It can be understood from the above explanations that pastoralists (pastoralist) were not volunteer to sell their live animal (donkey) whatever the market conditions. Due to this reason it seems that they are missing the market opportunity that should be exploited from this specific live animal. 
 
The interviewees also explained that extremely they do not like to sell their camels as compared to sheep, goat, cattle, and donkey. Their justification is that camels are the  only  animal  that  helps  them  to  survive  in  case of drought (shortage of rangelands, water, etc) by offering milk when others are found under question mark even to survive.  Moreover, their numbers is play significant role to enhance the social status of the individual in the community. But when there is bloodshed between individuals who belong to the same clan group or different clan, to settle the case clan elders imposed compensation to the families/relatives of the dying people. This compensation accounts 10-15 camels. This was to make the punishment painfull.  
 
During the participatory observation period, opposite to what it has been explained, the researcher had found an individual who offered two female camels at ‘Sabure’ market.  He stated the issue as follows:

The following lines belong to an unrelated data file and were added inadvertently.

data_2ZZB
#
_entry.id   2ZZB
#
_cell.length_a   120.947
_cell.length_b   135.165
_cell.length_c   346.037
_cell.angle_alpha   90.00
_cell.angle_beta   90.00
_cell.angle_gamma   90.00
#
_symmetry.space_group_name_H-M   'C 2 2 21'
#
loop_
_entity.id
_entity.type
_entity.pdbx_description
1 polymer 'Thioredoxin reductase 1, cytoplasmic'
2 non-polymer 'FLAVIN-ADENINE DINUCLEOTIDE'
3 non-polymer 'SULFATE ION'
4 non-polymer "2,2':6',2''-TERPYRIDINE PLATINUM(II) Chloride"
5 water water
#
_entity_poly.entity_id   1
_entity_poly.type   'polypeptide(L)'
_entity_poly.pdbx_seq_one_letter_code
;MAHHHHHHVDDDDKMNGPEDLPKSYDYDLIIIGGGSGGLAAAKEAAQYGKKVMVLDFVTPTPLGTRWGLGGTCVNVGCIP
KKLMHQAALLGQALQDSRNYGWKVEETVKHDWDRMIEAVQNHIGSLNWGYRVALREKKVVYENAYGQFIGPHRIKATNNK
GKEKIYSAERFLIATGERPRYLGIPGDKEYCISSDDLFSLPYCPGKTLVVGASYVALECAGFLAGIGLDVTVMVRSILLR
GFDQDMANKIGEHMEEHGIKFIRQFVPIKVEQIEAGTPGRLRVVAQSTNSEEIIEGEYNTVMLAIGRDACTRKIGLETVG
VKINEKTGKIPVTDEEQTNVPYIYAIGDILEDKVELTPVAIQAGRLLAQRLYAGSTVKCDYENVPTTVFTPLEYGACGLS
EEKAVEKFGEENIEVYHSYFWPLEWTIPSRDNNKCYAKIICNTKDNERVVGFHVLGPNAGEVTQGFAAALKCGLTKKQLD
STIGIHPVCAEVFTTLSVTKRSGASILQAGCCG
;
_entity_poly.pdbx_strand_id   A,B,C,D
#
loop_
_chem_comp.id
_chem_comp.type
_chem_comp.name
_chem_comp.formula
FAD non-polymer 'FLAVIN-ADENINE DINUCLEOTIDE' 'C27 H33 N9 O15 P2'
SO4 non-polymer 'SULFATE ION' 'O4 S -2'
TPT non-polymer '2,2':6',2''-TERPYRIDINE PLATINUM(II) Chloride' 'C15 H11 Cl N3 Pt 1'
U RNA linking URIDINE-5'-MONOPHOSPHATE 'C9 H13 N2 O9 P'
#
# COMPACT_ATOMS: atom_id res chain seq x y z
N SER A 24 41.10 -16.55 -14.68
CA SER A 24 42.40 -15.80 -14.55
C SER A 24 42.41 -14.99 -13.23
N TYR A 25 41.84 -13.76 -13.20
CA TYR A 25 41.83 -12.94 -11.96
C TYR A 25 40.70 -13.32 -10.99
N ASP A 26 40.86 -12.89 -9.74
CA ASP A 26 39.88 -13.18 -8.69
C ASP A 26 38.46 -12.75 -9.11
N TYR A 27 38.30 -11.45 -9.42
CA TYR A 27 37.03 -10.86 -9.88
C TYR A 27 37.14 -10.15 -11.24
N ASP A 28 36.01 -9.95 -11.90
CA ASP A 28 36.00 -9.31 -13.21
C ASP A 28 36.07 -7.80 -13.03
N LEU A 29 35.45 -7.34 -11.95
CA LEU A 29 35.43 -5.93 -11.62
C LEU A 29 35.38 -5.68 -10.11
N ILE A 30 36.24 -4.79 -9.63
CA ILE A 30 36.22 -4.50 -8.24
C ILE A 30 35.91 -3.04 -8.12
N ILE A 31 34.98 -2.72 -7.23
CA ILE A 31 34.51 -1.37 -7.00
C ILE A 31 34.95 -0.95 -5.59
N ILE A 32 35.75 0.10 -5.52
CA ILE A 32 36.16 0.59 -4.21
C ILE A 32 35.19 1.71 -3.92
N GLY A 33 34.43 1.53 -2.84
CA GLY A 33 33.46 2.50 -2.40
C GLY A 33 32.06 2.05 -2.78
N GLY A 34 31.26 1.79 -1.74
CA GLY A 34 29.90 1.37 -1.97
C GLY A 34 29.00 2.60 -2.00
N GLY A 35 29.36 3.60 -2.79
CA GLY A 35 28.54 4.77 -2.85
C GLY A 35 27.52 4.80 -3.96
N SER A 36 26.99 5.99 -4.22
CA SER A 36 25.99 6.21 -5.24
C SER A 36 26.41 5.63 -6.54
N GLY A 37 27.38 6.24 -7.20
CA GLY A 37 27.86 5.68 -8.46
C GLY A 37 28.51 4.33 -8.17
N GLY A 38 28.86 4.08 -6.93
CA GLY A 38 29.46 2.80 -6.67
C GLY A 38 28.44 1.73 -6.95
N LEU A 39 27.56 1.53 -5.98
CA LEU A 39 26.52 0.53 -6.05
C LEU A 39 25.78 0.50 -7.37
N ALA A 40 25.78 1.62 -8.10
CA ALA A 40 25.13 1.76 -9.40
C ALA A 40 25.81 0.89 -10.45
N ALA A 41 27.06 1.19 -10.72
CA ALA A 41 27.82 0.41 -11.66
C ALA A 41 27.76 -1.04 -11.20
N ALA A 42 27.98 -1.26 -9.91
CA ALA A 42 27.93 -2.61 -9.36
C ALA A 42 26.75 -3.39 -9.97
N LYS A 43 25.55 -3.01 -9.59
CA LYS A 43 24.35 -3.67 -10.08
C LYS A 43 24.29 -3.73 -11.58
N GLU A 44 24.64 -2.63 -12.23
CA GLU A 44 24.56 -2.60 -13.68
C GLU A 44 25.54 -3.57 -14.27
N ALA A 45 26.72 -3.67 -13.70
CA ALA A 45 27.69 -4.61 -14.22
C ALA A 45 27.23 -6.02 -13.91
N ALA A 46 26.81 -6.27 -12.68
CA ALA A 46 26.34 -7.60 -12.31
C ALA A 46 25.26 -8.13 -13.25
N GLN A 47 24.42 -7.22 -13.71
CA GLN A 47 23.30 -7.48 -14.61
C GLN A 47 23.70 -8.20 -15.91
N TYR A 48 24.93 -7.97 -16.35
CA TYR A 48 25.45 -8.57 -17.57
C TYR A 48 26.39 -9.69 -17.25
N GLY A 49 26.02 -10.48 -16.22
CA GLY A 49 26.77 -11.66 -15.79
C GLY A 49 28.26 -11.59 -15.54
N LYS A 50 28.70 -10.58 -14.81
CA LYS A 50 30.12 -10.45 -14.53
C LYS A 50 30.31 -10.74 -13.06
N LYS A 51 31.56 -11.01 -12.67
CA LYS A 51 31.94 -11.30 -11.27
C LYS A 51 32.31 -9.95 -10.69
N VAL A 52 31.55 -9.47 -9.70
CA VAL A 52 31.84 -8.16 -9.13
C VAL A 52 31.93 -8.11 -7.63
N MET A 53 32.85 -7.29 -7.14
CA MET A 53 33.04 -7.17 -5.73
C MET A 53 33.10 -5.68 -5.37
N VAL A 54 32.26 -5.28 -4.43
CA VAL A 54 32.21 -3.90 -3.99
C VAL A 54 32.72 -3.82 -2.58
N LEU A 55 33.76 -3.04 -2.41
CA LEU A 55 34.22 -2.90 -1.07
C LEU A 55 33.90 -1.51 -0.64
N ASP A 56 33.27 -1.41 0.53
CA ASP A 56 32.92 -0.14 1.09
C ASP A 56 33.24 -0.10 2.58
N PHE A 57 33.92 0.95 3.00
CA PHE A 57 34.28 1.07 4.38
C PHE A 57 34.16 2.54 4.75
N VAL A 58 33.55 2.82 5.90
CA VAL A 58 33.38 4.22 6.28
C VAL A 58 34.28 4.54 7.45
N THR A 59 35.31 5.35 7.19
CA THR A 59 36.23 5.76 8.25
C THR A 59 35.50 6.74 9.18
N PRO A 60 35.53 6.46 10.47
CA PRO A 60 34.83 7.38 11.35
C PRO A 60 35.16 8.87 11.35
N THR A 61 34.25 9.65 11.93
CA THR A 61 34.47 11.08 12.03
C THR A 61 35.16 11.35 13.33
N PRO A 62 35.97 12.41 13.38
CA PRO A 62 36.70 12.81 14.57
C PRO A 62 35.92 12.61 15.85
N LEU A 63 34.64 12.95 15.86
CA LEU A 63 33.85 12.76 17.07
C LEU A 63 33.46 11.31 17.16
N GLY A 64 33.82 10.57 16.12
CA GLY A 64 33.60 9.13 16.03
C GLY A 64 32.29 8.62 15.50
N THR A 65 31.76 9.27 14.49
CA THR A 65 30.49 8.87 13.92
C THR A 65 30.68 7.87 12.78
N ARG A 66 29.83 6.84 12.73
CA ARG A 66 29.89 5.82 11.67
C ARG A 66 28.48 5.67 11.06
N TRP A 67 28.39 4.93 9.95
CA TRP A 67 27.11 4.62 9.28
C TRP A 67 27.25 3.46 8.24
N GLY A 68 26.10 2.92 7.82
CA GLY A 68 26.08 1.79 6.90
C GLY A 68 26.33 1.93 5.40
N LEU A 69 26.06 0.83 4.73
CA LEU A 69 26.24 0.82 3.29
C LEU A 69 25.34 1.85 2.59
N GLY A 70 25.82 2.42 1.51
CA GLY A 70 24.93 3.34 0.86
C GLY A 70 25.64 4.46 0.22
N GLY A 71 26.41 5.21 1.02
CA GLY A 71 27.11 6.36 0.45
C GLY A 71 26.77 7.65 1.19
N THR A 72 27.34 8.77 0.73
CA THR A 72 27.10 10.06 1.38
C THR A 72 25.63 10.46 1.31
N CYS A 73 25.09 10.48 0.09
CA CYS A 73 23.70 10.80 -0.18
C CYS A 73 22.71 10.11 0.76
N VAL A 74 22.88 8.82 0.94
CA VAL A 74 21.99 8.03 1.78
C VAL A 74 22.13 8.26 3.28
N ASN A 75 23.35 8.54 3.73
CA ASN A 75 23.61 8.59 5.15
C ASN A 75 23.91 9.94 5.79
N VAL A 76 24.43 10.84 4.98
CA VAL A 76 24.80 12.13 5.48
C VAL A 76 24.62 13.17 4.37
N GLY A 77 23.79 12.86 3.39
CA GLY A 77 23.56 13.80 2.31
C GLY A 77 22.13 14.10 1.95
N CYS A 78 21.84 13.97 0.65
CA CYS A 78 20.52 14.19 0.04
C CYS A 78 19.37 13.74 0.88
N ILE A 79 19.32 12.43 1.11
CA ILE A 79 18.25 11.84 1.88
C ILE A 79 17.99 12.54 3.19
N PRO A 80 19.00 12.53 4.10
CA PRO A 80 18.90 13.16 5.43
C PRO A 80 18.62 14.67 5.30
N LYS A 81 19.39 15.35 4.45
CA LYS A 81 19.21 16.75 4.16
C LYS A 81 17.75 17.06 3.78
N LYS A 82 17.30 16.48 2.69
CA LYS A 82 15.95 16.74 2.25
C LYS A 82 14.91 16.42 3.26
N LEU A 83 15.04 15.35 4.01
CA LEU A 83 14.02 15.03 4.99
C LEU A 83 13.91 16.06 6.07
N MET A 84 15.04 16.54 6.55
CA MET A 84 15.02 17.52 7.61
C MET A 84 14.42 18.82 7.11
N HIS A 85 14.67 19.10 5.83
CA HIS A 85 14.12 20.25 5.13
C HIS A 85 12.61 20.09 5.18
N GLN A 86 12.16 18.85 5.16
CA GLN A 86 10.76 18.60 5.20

……….their mother died while it gave birth (i.e. these two female camels). Due to this incident, the heart of my wife was broken into two unequal parts since it was the first camel provided to us as a gift by her father in our marriage ceremony. Added to this, she believed that it is a source of prosperity and guardian of wealth.  As a result, she asked the well known fortune teller in the village why this incident happened.  He told her that its offspring is “unlucky”. Further, he recommended that she has to either sell or slaughter its offspring unless the futurity of her family will be painted party color. And then she ordered me to sell at any price.  
 
Notwithstanding the above fact that, they noted that selling of goat, sheep, and cattle is some how acceptable in the society so long as the individual has interest and willingness to sell his/her live animals. Therefore, it can be deduced that most often pastoralists are offering these live animals to the market so as to satisfy their financial need. This finding also consists with Hussein’s (2010) finding that is most often pastoralists are offering goat, sheep, and cattle the market rather than camel and donkey (Figure 2).